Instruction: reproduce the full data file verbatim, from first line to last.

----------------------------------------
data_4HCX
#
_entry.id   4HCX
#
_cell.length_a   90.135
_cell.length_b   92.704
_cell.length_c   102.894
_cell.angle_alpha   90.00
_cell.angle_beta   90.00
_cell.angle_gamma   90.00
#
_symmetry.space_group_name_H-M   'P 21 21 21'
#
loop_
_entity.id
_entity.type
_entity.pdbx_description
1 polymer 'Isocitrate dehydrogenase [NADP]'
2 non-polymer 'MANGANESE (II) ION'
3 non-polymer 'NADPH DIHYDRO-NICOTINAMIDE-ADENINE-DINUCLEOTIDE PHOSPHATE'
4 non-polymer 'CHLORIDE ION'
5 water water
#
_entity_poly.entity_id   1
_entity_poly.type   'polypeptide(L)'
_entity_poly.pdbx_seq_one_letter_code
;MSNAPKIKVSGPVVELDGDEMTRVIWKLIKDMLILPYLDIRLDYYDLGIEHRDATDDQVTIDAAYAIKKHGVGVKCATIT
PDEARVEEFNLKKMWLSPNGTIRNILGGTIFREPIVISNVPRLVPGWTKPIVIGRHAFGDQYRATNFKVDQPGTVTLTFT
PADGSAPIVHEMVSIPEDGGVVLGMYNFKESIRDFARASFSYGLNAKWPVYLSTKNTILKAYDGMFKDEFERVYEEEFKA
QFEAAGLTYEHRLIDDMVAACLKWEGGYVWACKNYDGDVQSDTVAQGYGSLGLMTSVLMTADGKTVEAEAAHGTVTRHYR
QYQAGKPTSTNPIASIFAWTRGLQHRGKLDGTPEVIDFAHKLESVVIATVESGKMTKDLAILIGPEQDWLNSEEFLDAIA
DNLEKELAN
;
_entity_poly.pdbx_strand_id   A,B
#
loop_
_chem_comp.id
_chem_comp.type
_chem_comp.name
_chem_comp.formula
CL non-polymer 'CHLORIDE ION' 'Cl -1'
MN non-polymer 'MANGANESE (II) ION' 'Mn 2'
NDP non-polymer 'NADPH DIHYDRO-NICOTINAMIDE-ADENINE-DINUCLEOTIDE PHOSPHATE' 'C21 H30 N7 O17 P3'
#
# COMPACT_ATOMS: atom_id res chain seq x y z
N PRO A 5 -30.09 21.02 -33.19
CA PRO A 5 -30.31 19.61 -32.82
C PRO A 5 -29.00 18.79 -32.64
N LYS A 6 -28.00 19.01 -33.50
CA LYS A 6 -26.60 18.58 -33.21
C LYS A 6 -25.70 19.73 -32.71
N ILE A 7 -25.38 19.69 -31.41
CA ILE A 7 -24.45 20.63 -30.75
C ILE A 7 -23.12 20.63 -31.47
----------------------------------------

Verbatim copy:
data_4HCX
#
_entry.id   4HCX
#
_cell.length_a   90.135
_cell.length_b   92.704
_cell.length_c   102.894
_cell.angle_alpha   90.00
_cell.angle_beta   90.00
_cell.angle_gamma   90.00
#
_symmetry.space_group_name_H-M   'P 21 21 21'
#
loop_
_entity.id
_entity.type
_entity.pdbx_description
1 polymer 'Isocitrate dehydrogenase [NADP]'
2 non-polymer 'MANGANESE (II) ION'
3 non-polymer 'NADPH DIHYDRO-NICOTINAMIDE-ADENINE-DINUCLEOTIDE PHOSPHATE'
4 non-polymer 'CHLORIDE ION'
5 water water
#
_entity_poly.entity_id   1
_entity_poly.type   'polypeptide(L)'
_entity_poly.pdbx_seq_one_letter_code
;MSNAPKIKVSGPVVELDGDEMTRVIWKLIKDMLILPYLDIRLDYYDLGIEHRDATDDQVTIDAAYAIKKHGVGVKCATIT
PDEARVEEFNLKKMWLSPNGTIRNILGGTIFREPIVISNVPRLVPGWTKPIVIGRHAFGDQYRATNFKVDQPGTVTLTFT
PADGSAPIVHEMVSIPEDGGVVLGMYNFKESIRDFARASFSYGLNAKWPVYLSTKNTILKAYDGMFKDEFERVYEEEFKA
QFEAAGLTYEHRLIDDMVAACLKWEGGYVWACKNYDGDVQSDTVAQGYGSLGLMTSVLMTADGKTVEAEAAHGTVTRHYR
QYQAGKPTSTNPIASIFAWTRGLQHRGKLDGTPEVIDFAHKLESVVIATVESGKMTKDLAILIGPEQDWLNSEEFLDAIA
DNLEKELAN
;
_entity_poly.pdbx_strand_id   A,B
#
loop_
_chem_comp.id
_chem_comp.type
_chem_comp.name
_chem_comp.formula
CL non-polymer 'CHLORIDE ION' 'Cl -1'
MN non-polymer 'MANGANESE (II) ION' 'Mn 2'
NDP non-polymer 'NADPH DIHYDRO-NICOTINAMIDE-ADENINE-DINUCLEOTIDE PHOSPHATE' 'C21 H30 N7 O17 P3'
#
# COMPACT_ATOMS: atom_id res chain seq x y z
N PRO A 5 -30.09 21.02 -33.19
CA PRO A 5 -30.31 19.61 -32.82
C PRO A 5 -29.00 18.79 -32.64
N LYS A 6 -28.00 19.01 -33.50
CA LYS A 6 -26.60 18.58 -33.21
C LYS A 6 -25.70 19.73 -32.71
N ILE A 7 -25.38 19.69 -31.41
CA ILE A 7 -24.45 20.63 -30.75
C ILE A 7 -23.12 20.63 -31.47